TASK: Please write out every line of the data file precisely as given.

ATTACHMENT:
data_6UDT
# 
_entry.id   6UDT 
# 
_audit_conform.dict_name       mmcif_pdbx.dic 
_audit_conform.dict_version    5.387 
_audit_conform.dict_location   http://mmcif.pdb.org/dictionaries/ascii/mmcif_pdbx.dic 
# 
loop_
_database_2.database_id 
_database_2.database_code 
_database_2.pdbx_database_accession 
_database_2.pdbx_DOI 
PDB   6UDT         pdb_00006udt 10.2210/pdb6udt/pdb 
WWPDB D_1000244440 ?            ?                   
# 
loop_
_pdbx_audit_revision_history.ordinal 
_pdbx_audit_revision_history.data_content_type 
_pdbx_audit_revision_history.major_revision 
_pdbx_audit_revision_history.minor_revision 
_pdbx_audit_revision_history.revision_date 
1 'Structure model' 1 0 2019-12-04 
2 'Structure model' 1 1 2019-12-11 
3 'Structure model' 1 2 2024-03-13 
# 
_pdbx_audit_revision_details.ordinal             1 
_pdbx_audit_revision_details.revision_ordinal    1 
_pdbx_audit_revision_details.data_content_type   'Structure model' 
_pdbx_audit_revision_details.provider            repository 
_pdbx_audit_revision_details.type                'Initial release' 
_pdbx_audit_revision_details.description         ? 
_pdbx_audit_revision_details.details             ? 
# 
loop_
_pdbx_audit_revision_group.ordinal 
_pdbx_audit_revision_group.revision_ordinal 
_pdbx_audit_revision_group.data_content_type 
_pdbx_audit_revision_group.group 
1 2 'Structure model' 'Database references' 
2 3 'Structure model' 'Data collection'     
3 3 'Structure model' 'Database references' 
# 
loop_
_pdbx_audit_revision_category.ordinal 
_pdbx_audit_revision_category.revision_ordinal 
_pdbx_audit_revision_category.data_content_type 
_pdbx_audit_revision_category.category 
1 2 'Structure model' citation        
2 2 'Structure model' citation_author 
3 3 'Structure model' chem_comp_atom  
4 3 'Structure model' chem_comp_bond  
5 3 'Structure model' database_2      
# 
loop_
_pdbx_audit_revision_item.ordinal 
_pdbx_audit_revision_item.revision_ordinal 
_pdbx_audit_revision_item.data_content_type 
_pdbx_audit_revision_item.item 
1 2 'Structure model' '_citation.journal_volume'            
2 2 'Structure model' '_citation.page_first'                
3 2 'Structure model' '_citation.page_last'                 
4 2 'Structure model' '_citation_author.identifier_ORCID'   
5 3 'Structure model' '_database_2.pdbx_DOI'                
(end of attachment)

data_6UDT
# 
_entry.id   6UDT 
# 
_audit_conform.dict_name       mmcif_pdbx.dic 
_audit_conform.dict_version    5.387 
_audit_conform.dict_location   http://mmcif.pdb.org/dictionaries/ascii/mmcif_pdbx.dic 
# 
loop_
_database_2.database_id 
_database_2.database_code 
_database_2.pdbx_database_accession 
_database_2.pdbx_DOI 
PDB   6UDT         pdb_00006udt 10.2210/pdb6udt/pdb 
WWPDB D_1000244440 ?            ?                   
# 
loop_
_pdbx_audit_revision_history.ordinal 
_pdbx_audit_revision_history.data_content_type 
_pdbx_audit_revision_history.major_revision 
_pdbx_audit_revision_history.minor_revision 
_pdbx_audit_revision_history.revision_date 
1 'Structure model' 1 0 2019-12-04 
2 'Structure model' 1 1 2019-12-11 
3 'Structure model' 1 2 2024-03-13 
# 
_pdbx_audit_revision_details.ordinal             1 
_pdbx_audit_revision_details.revision_ordinal    1 
_pdbx_audit_revision_details.data_content_type   'Structure model' 
_pdbx_audit_revision_details.provider            repository 
_pdbx_audit_revision_details.type                'Initial release' 
_pdbx_audit_revision_details.description         ? 
_pdbx_audit_revision_details.details             ? 
# 
loop_
_pdbx_audit_revision_group.ordinal 
_pdbx_audit_revision_group.revision_ordinal 
_pdbx_audit_revision_group.data_content_type 
_pdbx_audit_revision_group.group 
1 2 'Structure model' 'Database references' 
2 3 'Structure model' 'Data collection'     
3 3 'Structure model' 'Database references' 
# 
loop_
_pdbx_audit_revision_category.ordinal 
_pdbx_audit_revision_category.revision_ordinal 
_pdbx_audit_revision_category.data_content_type 
_pdbx_audit_revision_category.category 
1 2 'Structure model' citation        
2 2 'Structure model' citation_author 
3 3 'Structure model' chem_comp_atom  
4 3 'Structure model' chem_comp_bond  
5 3 'Structure model' database_2      
# 
loop_
_pdbx_audit_revision_item.ordinal 
_pdbx_audit_revision_item.revision_ordinal 
_pdbx_audit_revision_item.data_content_type 
_pdbx_audit_revision_item.item 
1 2 'Structure model' '_citation.journal_volume'            
2 2 'Structure model' '_citation.page_first'                
3 2 'Structure model' '_citation.page_last'                 
4 2 'Structure model' '_citation_author.identifier_ORCID'   
5 3 'Structure model' '_database_2.pdbx_DOI'                